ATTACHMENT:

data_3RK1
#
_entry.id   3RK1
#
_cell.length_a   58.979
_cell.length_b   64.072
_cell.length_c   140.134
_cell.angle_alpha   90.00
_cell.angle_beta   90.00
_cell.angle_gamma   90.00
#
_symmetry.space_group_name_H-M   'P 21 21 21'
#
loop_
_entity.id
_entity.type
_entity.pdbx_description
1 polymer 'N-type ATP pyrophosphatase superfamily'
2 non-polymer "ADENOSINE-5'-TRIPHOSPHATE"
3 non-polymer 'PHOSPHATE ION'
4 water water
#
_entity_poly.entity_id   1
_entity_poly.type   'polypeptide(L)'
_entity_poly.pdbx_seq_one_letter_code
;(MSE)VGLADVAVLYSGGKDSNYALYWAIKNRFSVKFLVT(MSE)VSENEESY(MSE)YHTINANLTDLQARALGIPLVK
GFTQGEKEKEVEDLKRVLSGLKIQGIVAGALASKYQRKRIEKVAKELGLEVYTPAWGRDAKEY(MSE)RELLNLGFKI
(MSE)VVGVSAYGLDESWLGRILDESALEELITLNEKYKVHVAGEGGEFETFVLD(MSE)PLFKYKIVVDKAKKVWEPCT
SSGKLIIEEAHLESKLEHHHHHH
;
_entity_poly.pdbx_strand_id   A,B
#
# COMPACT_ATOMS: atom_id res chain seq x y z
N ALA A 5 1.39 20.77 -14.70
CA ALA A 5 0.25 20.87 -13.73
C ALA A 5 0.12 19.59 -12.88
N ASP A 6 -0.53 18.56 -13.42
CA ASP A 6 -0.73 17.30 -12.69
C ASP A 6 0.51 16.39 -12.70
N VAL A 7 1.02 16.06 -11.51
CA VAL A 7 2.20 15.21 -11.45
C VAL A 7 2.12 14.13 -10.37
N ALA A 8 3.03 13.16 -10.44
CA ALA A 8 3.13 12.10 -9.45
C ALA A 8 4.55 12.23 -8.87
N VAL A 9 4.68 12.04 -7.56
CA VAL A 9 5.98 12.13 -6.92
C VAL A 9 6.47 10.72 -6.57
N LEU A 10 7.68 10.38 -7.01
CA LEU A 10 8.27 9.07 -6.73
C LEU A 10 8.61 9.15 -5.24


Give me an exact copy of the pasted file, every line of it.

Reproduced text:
data_3RK1
#
_entry.id   3RK1
#
_cell.length_a   58.979
_cell.length_b   64.072
_cell.length_c   140.134
_cell.angle_alpha   90.00
_cell.angle_beta   90.00
_cell.angle_gamma   90.00
#
_symmetry.space_group_name_H-M   'P 21 21 21'
#
loop_
_entity.id
_entity.type
_entity.pdbx_description
1 polymer 'N-type ATP pyrophosphatase superfamily'
2 non-polymer "ADENOSINE-5'-TRIPHOSPHATE"
3 non-polymer 'PHOSPHATE ION'
4 water water
#
_entity_poly.entity_id   1
_entity_poly.type   'polypeptide(L)'
_entity_poly.pdbx_seq_one_letter_code
;(MSE)VGLADVAVLYSGGKDSNYALYWAIKNRFSVKFLVT(MSE)VSENEESY(MSE)YHTINANLTDLQARALGIPLVK
GFTQGEKEKEVEDLKRVLSGLKIQGIVAGALASKYQRKRIEKVAKELGLEVYTPAWGRDAKEY(MSE)RELLNLGFKI
(MSE)VVGVSAYGLDESWLGRILDESALEELITLNEKYKVHVAGEGGEFETFVLD(MSE)PLFKYKIVVDKAKKVWEPCT
SSGKLIIEEAHLESKLEHHHHHH
;
_entity_poly.pdbx_strand_id   A,B
#
# COMPACT_ATOMS: atom_id res chain seq x y z
N ALA A 5 1.39 20.77 -14.70
CA ALA A 5 0.25 20.87 -13.73
C ALA A 5 0.12 19.59 -12.88
N ASP A 6 -0.53 18.56 -13.42
CA ASP A 6 -0.73 17.30 -12.69
C ASP A 6 0.51 16.39 -12.70
N VAL A 7 1.02 16.06 -11.51
CA VAL A 7 2.20 15.21 -11.45
C VAL A 7 2.12 14.13 -10.37
N ALA A 8 3.03 13.16 -10.44
CA ALA A 8 3.13 12.10 -9.45
C ALA A 8 4.55 12.23 -8.87
N VAL A 9 4.68 12.04 -7.56
CA VAL A 9 5.98 12.13 -6.92
C VAL A 9 6.47 10.72 -6.57
N LEU A 10 7.68 10.38 -7.01
CA LEU A 10 8.27 9.07 -6.73
C LEU A 10 8.61 9.15 -5.24